Department of Health and Human Services

Part 1. Overview Information

Participating Organization(s)

National Institutes of Health (NIH)

Components of Participating Organizations

National Institute of Neurological Disorders and Stroke (NINDS)

Funding Opportunity Title
Institutional Translational Research Training Program (T32 - Clinical Trial Not Allowed)
Activity Code

T32 Institutional National Research Service Award (NRSA)

Announcement Type
Reissue of PAR-19-228
Related Notices

None

Funding Opportunity Number (FON)
PAR-24-108
Companion Funding Opportunity
None
Number of Applications

See Section III. 3. Additional Information on Eligibility.

Assistance Listing Number(s)
93.853
Funding Opportunity Purpose

The purpose of the Institutional Translational Research Training Program is to equip trainees with the knowledge and skills needed to advance basic research toward clinical application. These programs will support students postdocs, and/or fellowship-stage clinicians conducting basic, disease-relevant research in an environment that includes 1) basic scientists and clinicians who are actively engaged in collaborative research projects, 2) neuroscience researchers with expertise in translational processes who are conducting research designed to move basic discoveries toward clinical application and 3) relationships with industry and government regulatory agencies. Programs will have a cohesive educational approach to translational training in areas relevant to the NINDS mission, and in which students and postdocs learn the processes involved in translational research in the context of their individual projects. Programs supported by this Notice of Funding Opportunity (NOFO)  must include activities that ensure a thorough understanding of experimental design, strong statistical and analytical skills, and skills for communicating science with a wide variety of audiences. These programs are intended to  be 2 years in duration and support training of one or more of the following groups: advanced predoctoral students, postdoctoral fellows and fellowship-stage clinicians. Upon completion of the program, trainees will be prepared to address basic research problems with an understanding of the requirements for translating discoveries into viable therapies.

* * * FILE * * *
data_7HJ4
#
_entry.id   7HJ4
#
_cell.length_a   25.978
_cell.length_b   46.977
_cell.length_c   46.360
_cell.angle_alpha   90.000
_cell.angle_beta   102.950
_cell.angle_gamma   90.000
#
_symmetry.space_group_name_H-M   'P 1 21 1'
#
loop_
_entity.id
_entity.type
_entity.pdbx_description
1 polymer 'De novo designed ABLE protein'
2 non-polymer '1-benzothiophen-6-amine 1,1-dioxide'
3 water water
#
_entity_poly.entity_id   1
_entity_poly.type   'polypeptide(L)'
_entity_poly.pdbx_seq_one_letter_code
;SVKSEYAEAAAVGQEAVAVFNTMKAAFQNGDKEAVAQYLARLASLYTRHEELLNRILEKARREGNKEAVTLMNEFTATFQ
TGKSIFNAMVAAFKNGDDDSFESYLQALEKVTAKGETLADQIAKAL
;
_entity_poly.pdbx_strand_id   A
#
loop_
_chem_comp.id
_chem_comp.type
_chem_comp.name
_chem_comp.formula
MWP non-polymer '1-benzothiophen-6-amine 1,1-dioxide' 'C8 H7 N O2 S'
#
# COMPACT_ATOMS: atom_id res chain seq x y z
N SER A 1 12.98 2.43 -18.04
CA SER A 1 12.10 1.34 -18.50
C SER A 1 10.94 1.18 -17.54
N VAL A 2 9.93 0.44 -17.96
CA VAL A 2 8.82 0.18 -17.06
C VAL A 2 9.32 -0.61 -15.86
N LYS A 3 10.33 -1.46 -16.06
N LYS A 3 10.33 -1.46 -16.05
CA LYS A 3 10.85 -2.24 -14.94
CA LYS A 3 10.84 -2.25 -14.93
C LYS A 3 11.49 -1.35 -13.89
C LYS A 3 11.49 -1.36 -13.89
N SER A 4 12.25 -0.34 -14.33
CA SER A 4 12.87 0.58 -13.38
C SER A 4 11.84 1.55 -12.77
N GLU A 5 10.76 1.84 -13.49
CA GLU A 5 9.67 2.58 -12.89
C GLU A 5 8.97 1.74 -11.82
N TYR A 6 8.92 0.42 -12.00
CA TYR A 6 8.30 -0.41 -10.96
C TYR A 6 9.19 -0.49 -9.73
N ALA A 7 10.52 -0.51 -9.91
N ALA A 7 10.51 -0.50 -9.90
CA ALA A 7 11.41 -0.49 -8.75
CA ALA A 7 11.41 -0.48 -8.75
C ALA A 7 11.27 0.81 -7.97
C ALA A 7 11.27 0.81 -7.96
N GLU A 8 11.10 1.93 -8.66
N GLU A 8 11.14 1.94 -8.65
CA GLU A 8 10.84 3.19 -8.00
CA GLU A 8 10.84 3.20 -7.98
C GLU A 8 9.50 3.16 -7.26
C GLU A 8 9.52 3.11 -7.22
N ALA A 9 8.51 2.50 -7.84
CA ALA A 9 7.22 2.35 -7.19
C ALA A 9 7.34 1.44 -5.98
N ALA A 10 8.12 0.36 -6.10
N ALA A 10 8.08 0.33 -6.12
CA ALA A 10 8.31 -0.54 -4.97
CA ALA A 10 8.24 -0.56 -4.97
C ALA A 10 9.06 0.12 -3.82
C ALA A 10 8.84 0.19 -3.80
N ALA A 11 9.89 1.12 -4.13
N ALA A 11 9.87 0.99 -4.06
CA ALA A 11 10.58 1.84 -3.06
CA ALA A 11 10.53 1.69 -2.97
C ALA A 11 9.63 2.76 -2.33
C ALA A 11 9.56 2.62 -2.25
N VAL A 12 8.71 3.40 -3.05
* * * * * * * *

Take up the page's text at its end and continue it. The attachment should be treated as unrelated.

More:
This Notice of Funding Opportunity (NOFO) does not allow appointed Trainees to lead an independent clinical trial, but does allow them to obtain research experience in a clinical trial led by a mentor or co-mentor.

Key Dates

Posted Date
February 28, 2024
Open Date (Earliest Submission Date)
April 25, 2024
Letter of Intent Due Date(s)

Not Applicable

The following table includes NIH standard due dates marked with an asterisk.
Application Due Dates Review and Award Cycles